Forced labor is a risk that can affect shareholders drastically, in light of increasing regulation, litigation, media and consumer attention.  Take the case of Signal International, a US marine-services company, which went bankrupt following compensation payments to victims of forced labor –leading to a US$70 million loss for two Alabama public pension funds that held shares in the company.[1]

Reputational risks of forced labor are particularly high in the supply chains of consumer-facing companies.  In Malaysia, for example, nearly a quarter of workers employed in the production of electronic goods are working under conditions of forced labor[2].  Non consumer-facing companies may still come under scrutiny as business partners of consumer-facing companies.  In May this year, US Customs and Border Protection seized imports from PureCircle, a Malaysia-based supplier of sweeteners to companies such as Coca-Cola, under a new law banning imports of products produced with forced labor.  News of the seizure reduced PureCircle’s market value by almost US$100 million, and forced Coca-Cola to respond to the issue.[3]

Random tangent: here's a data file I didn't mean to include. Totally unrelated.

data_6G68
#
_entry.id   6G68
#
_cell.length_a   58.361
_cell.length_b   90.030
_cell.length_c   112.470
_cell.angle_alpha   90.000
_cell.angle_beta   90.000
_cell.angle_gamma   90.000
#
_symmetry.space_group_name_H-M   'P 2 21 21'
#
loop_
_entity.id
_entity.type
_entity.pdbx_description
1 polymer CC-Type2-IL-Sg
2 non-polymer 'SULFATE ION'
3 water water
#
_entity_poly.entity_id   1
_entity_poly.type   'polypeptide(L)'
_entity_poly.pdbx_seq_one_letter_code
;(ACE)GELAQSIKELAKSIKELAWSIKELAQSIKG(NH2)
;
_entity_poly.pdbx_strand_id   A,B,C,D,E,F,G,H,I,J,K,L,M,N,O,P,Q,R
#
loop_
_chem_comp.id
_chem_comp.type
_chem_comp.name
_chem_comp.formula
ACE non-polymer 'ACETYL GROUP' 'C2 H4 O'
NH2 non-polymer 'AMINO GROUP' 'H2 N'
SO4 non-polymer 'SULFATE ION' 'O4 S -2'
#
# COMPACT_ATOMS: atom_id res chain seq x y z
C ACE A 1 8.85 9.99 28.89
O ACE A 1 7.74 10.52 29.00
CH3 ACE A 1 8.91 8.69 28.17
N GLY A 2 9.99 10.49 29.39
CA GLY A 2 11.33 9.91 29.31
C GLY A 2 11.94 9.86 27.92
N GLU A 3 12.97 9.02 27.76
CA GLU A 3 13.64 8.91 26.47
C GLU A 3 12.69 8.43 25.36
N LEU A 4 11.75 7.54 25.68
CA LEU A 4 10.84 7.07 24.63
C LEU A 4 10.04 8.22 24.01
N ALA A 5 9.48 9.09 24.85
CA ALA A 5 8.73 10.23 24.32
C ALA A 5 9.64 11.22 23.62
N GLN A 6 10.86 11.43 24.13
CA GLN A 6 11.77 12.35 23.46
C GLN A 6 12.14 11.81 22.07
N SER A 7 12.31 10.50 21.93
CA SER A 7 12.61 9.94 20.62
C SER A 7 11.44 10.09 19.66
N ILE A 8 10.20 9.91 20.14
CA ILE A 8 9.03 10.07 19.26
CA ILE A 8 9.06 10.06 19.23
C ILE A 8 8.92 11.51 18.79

The US Customs legislation is just the latest in a growing number of regulations on this issue.  As many as 62% of companies in the MSCI ACWI Index will be subject to the UK Modern Slavery Act, the California Transparency in Supply Chains Act, or the proposed Business Supply Chain Transparency on Trafficking and Slavery Act in the US.[4]

In order to make informed investment and active ownership decisions, investors need access to information on how well companies are addressing forced labor risks.  However, the information provided by many companies is patchy at best.  This is worrying considering the size of corporate supply chains.  Global corporations impact millions of workers through their supply chains – for example, Apple alone reported that since 2008 its suppliers have trained over nine million workers.[5]

Benchmarking companies can help fill this gap. KnowTheChain, an initiative of Humanity United, in partnership with Business & Human Rights Resource Centre, Sustainalytics and Verité, has ranked the policies and practices of 20 global information and communications technology (ICT) companies to address forced labor and human trafficking in their supply chains.  This will be followed by sector benchmarks in the food and beverage, and apparel and footwear sectors later in 2016.

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